218. The Vietnam War, 1945 1975. (4). (SS).

The course treats the Vietnam War both as part of an ongoing revolution within Vietnamese society and as the product of Western interventions in that revolution. It will look at the background of Vietnamese nationalism in the period of French colonialism and coalescence of that nationalism with a militant revolutionary movement. The resulting foreign wars, first with France and then with the U.S., will be discussed in the context of post-World War II global tendencies, including movements for national liberation, Western responses to these movements, and American policies for containing Communism. Special attention will be given to the manner of U.S. involvement in and extrication from Vietnam. There will be assigned readings from different points of view, three 50-minute lectures and a 50-minute discussion section each week, midterm and final examinations, and an optional paper. (Lieberman and Staff)

220. Survey of British History to 1688. (4). (SS).

An introduction to British history from 55 B.C. (Caesar's invasion) to 1688 (William of Orange's invasion). Particular attention will be given to the development and disintegration of several "British societies," i.e., the Anglo-Saxon, the medieval, and the early modern. A textbook will provide the basic framework for the historical narrative and lectures will supplement rather than repeat the text. Other readings will include literary as well as historical works. There will be an hourly examination, a final examination and a brief paper. The course format will primarily be lectures, with class sessions allotted for discussion. (Herrup)

250(543). China from the Oracle Bones to the Opium War. (4). (HU).

This course consists of a survey of Chinese history from the Neolithic Age to the early 1800s, with special emphasis on the origins and development of the political, social, and economic institutions and their intellectual foundations. Special features include class participation in performing a series of short dramas recreating critical issues and moments in Chinese history, slides especially prepared for the lectures, and lectures on literature and society in premodern China and Classical Opera (historical significance, intellectual and social themes and roles, and demonstrations). (Chang)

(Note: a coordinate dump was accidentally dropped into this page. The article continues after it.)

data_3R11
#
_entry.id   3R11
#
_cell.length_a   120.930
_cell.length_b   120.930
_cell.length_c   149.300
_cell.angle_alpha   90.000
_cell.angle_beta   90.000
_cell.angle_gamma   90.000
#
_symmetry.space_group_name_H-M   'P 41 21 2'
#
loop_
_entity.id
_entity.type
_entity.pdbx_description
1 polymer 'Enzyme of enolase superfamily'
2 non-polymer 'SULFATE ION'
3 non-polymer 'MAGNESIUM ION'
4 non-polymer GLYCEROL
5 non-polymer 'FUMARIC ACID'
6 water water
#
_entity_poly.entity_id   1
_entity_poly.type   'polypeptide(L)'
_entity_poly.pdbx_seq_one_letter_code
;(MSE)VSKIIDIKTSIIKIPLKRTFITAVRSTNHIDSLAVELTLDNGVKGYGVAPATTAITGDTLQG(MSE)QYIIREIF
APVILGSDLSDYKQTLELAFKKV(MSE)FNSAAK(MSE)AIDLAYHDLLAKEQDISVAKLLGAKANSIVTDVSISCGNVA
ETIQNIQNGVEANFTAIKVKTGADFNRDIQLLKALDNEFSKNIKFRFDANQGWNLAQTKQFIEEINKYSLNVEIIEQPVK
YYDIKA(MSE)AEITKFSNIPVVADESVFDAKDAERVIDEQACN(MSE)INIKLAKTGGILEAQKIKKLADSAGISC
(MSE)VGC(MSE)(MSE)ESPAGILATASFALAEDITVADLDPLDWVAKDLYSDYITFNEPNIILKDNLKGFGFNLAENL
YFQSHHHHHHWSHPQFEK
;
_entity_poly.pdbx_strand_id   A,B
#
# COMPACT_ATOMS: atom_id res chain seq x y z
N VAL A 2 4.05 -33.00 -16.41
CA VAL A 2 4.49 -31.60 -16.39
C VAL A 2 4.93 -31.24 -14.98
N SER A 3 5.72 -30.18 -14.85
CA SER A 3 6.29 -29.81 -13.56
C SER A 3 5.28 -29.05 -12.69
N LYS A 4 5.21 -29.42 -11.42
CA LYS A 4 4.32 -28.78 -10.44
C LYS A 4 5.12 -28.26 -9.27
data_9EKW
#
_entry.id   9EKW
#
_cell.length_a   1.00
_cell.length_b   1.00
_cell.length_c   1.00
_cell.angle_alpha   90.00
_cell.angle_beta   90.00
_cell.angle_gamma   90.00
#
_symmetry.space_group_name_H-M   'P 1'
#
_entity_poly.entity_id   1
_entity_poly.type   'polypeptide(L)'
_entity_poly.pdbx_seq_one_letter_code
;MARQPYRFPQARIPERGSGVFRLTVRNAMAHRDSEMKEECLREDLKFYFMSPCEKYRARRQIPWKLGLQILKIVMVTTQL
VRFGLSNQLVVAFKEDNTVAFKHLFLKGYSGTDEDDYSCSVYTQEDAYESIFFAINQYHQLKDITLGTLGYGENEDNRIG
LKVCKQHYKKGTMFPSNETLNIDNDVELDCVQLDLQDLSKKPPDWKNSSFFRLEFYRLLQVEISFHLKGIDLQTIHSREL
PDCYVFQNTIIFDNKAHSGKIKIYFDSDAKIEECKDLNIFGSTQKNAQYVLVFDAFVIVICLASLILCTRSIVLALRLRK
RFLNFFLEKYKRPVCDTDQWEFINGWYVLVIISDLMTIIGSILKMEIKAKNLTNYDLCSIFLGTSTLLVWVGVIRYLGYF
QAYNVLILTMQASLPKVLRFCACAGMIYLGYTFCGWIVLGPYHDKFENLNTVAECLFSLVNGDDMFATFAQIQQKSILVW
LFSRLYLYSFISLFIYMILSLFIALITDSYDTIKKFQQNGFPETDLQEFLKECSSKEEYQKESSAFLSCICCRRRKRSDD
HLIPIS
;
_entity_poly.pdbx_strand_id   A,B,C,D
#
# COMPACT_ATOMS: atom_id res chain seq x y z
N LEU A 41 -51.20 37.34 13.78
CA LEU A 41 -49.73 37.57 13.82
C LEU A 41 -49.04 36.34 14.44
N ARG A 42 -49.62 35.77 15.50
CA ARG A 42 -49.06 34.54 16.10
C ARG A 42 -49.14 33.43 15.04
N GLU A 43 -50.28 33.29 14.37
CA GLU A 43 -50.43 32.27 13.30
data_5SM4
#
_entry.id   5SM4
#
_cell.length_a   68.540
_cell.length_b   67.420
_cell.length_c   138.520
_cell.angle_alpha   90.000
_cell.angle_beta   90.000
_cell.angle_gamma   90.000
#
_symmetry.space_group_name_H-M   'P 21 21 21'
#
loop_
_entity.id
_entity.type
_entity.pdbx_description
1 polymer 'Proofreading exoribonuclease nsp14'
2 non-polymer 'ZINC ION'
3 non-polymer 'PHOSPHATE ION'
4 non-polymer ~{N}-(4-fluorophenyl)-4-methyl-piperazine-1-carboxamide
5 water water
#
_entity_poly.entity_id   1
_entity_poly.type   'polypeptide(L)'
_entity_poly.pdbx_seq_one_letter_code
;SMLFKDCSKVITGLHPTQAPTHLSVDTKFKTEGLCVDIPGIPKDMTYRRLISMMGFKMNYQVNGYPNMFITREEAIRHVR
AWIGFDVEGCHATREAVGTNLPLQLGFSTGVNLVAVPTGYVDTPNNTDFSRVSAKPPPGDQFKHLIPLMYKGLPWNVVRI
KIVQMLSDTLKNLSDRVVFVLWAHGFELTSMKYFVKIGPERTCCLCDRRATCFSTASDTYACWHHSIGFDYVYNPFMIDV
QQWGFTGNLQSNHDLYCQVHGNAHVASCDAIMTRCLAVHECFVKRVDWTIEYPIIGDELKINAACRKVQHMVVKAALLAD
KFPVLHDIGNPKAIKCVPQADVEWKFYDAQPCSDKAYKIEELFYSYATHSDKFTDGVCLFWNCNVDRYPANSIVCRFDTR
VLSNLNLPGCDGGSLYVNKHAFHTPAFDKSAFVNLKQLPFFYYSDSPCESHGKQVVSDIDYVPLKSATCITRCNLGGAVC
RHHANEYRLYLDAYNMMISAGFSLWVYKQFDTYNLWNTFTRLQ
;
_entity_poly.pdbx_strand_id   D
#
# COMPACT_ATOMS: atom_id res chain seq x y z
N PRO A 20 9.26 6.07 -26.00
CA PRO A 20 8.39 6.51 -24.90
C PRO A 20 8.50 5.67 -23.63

283(263). Survey of the History of Science. (4). (HU).

Mention of the history of science usually brings to mind the names of Copernicus, Kepler, Galileo, Newton, Darwin, Einstein, and the like. These are the persons who are thought to have been responsible for the rise of modern science. But there is more to the history of science than great names. Present society not only has had its ideas but also its social institutions, its culture, its economic foundation, and its values shaped by the growing wave of scientism that began in antiquity and has crested in the twentieth century. In this course we will survey the history of science, looking at all the factors involved in the shaping of modern society, and with the ultimate objective of understanding our origins. The course is introductory. No background is expected, although some familiarity with Western Civilization would be helpful. (Steneck)

287(270)/REES 287/Armenian Studies 287. Armenian History from Prehistoric Times to the Present. (4). (SS).

This course explores the social, political, and intellectual history of the Armenian people from their origins as a nation to the present day. Emphasis is placed on the periods of Armenian statehood and the connections of the Armenians with the imperial powers which ruled them. The history of revolutionary movements and the establishment of an independent and later Soviet republic are discussed. The course is taught through lectures and discussions. Readings will include works by Der Nercessian, Garsoian, Hovannisian, and Matossian. Students will be required to write a paper on a topic to be approved by the instructor. (R. Suny)

316(443). History of Eighteenth-Century Europe. (4). (SS).